Communicating During the Cost-of-Living Crisis
We’re living in challenging times. The UK is experiencing the most significant squeeze on living standards in a generation, and the cost-of-living crisis is now the primary concern of UK consumers.
From the rise in food and clothing costs to the increase in holiday and fuel prices, the media is saturated with discussions about the impact of rising costs. In this uncertain landscape, understanding what your customers are thinking and what matters to them has never been more important.
In the days following the chancellor’s spring statement, WPR conducted research with more than 2,000 UK consumers to explore their views on the economic climate and how they believe it will influence their household spending in the coming months.
In WPR’s latest Reading Room blog, managing director Jane Ainsworth outlines five key themes to emerge from the research.
1. Consumers are worried about the cost of living
An overwhelming majority – 87% – of the people interviewed by WPR said they were concerned about the cost of living. On average, the research showed that households expect to be £232 worse off each month, and 60% also predict a recession in the next year.
With this in mind, just under half of respondents said they anticipate cutting back ‘a little’ on household spending to cope with rising costs, while 37% expect to be making ‘greater’ adjustments to their outgoings.
2. A shift in spending habits is likely
Having acknowledged that consumers expect a reduction in disposable income, we wanted to explore how people believe they will adapt their behaviour to accommodate this.
When we looked at spending on meals and days out, only 20% envisaged no change at all. Almost 35% predicted they’ll stay home more, so that they can visit the places they enjoy most when they do go out, while 11% thought they would opt for cheaper places so they don’t have to reduce the frequency of their meals or days out.
The trend followed a similar pattern when we asked about fashion, beauty and other consumables. Nearly a third (30%) will shop less than they used to in order to still buy their favourite products, while 20% will make bigger cuts across the board and roughly the same percentage expect their spending to be unchanged.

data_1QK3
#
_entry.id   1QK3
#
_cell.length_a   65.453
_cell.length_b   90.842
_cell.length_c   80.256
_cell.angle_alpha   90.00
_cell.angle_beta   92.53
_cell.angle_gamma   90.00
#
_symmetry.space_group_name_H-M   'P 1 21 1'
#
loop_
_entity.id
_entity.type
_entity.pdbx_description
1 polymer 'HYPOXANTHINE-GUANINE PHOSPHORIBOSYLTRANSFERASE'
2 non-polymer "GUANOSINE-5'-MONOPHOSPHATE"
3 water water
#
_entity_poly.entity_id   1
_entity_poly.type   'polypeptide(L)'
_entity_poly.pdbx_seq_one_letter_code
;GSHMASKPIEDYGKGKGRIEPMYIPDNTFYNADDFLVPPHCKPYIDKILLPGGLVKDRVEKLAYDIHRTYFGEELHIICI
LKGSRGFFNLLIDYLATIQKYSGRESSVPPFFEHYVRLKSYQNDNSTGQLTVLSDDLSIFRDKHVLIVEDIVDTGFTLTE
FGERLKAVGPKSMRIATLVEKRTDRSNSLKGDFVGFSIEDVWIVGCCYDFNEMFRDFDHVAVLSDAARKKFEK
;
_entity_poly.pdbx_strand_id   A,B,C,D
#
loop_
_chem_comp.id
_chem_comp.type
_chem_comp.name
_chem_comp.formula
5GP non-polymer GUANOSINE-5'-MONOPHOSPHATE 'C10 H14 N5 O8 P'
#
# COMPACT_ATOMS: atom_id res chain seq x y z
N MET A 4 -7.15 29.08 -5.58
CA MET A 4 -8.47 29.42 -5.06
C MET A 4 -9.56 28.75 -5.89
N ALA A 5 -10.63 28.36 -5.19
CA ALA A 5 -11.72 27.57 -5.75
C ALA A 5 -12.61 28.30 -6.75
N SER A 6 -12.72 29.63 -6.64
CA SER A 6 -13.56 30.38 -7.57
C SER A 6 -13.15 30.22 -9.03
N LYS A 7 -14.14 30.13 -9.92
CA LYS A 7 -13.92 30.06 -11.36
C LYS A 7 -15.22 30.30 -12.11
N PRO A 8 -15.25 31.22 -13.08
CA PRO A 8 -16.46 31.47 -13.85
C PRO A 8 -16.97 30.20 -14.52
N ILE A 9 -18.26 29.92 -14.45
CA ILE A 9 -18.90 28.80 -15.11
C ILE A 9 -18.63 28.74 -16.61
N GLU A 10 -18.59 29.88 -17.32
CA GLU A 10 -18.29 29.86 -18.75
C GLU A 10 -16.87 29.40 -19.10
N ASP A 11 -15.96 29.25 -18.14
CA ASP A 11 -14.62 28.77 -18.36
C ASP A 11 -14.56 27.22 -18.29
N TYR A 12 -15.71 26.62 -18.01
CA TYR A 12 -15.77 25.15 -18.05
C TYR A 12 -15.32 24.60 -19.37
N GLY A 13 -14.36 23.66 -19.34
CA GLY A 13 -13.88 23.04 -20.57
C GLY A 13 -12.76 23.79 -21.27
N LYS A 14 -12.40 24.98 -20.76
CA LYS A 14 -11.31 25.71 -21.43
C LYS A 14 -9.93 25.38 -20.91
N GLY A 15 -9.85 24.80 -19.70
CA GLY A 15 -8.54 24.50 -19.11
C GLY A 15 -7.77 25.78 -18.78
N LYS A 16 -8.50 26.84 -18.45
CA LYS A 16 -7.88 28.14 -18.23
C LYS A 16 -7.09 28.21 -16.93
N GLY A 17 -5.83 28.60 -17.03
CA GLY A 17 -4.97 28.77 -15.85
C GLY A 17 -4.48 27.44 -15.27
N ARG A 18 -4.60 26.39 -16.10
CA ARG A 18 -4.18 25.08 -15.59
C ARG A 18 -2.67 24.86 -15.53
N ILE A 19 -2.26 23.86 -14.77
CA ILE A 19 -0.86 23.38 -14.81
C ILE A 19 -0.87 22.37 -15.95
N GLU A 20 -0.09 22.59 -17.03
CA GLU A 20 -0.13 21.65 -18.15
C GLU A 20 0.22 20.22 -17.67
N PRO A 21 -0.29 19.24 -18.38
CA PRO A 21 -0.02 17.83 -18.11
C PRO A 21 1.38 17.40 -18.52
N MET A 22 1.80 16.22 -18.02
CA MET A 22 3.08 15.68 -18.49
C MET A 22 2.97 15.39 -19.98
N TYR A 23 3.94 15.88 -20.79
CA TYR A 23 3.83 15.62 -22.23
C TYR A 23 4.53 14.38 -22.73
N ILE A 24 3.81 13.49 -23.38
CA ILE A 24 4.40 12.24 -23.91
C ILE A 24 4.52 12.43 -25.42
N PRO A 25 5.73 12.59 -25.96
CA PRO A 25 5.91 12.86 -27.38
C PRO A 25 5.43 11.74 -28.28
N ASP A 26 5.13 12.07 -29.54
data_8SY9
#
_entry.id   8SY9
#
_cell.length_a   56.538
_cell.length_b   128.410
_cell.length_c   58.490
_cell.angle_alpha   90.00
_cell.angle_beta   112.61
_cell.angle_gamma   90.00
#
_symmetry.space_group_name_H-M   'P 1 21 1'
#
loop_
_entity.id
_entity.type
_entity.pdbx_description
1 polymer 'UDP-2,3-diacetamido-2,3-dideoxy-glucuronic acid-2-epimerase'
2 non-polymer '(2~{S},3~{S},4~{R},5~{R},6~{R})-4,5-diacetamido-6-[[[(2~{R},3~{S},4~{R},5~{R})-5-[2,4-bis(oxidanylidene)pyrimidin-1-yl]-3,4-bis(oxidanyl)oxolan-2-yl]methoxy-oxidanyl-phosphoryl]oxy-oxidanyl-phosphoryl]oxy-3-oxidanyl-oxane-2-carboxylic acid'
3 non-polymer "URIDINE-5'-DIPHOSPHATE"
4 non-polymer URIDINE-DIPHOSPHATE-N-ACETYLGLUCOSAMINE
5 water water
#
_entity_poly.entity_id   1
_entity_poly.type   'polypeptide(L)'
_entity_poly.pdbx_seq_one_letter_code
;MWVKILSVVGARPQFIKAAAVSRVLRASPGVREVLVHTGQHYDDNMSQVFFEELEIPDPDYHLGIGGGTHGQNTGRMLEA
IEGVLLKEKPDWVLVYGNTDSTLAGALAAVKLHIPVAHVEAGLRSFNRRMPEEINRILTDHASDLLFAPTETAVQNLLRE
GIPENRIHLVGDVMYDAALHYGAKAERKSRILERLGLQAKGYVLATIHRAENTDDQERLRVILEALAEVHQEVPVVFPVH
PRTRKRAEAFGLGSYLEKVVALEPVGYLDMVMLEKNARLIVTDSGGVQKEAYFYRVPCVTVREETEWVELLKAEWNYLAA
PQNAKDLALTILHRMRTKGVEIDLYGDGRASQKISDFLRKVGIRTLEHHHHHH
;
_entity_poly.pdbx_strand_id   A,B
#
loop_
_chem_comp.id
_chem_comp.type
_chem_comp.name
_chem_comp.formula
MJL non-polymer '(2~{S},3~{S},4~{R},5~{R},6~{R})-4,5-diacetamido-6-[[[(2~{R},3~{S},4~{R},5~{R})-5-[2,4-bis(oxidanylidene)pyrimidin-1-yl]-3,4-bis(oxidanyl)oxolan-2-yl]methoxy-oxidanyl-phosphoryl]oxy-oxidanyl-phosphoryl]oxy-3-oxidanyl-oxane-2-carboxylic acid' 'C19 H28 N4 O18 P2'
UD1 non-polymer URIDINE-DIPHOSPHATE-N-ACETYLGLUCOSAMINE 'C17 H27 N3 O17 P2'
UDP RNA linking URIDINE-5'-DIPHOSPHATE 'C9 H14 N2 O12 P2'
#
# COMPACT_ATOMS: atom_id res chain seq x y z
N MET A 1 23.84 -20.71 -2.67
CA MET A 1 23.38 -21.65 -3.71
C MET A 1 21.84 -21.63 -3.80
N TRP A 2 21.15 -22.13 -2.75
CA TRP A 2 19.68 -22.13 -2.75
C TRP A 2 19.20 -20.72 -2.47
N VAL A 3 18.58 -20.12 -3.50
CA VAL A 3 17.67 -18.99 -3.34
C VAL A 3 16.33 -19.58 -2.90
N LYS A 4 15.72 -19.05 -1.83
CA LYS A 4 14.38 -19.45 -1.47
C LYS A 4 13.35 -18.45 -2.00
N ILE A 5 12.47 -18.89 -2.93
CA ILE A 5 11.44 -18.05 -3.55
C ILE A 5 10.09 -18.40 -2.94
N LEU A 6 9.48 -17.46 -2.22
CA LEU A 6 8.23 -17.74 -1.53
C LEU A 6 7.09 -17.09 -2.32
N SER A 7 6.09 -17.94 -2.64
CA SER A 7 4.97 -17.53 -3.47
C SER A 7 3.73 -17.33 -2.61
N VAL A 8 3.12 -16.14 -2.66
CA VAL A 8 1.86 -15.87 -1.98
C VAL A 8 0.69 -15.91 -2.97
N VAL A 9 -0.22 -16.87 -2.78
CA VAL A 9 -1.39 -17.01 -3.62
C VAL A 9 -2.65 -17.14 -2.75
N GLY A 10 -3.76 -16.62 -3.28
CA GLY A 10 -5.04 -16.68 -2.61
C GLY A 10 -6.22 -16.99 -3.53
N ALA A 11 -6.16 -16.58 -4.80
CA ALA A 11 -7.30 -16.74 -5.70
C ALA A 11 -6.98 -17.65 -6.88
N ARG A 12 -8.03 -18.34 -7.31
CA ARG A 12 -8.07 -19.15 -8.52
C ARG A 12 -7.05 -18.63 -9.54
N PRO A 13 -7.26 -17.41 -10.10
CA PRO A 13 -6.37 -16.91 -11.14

With customers expecting to spend more time at home, groceries, health and wellbeing, garden improvements, home entertainment and UK holidays all fared comparatively well. In contrast, trips abroad, new cars, clothes, food to go and meals out look likely to take a bigger hit.
3. Customers care about a brand’s social and environmental ethos
Across income bands, ages and regions, sustainability was ‘somewhat’ or ‘very’ important to over half the respondents. It was interesting to note that the highest scores for sustainability came from those aged 25-34, followed by the over-55s, proving that concerns about the environment are not solely the preserve of the young.
An even higher percentage – 56% – of consumers said it was important for the brands they buy from to be socially responsible, with only 13% considering it unimportant.
This all points to the need for brands to continue to invest time and resources in communicating their credentials and developing strategies to engage with their customers in a meaningful way on these topics.
4. A positive digital footprint is increasingly influential
With people being careful about how they spend their money, they’re unsurprisingly keen to research options before they part with hard-earned cash. Review websites such as Trustpilot and Tripadvisor were cited as important by 60% of people, while only 13% said they had little bearing on spending.
As might be expected, younger respondents put greater emphasis on social media and influencers, but we also saw increased interest in a brand’s social media presence from people within higher income brackets, suggesting a potential sweet spot for brands targeting both younger and more affluent buyers.
5. There’s potential for the brands that get it right
Despite the challenging conditions, there are opportunities for both client retention and acquisition; building deeper customer loyalty and engagement will pay dividends in a market where customers want to feel appreciated and valued. And there is potential for brands to capitalise on the desire of a significant proportion of consumers to not limit but prioritise their spending on their favoured products and activities.
Customers of all ages will be seeking out brands that focus on sustainability while also providing ‘entertainment’ through their communications. They will take note of the brands that are talked about by the people who matter to them and, crucially, they will do their own research too.
In short, the brands that get their marketing strategy, messaging and mix of activity right will be the ones that can connect most powerfully with audiences thinking carefully about where and how they spend their money.
Want to learn more?
WPR’s full report ranks 20 core consumer spending areas from least to most affected, looking at likely net changes by age, gender, household income and location across a wide range of sectors including hospitality, leisure, travel and tourism, fashion and beauty, retail, home and garden, and automotive.
It also explores in greater depth where consumers expect to change their spending habits, and the extent to which factors ranging from discounts and deals to recommendations and ease of payment are influencing their behaviour.
To request a full copy of the ‘Communicating During the Cost-of-Living Crisis’ report, please complete the form below:
The author: Jane Ainsworth is managing director of WPR. She has more than 20 years’ experience in developing and delivering communications strategies for consumer brands including Dunelm, Tesco, Mothercare, Greene King, John Lewis, Bullring, Beaverbrooks and Westfield.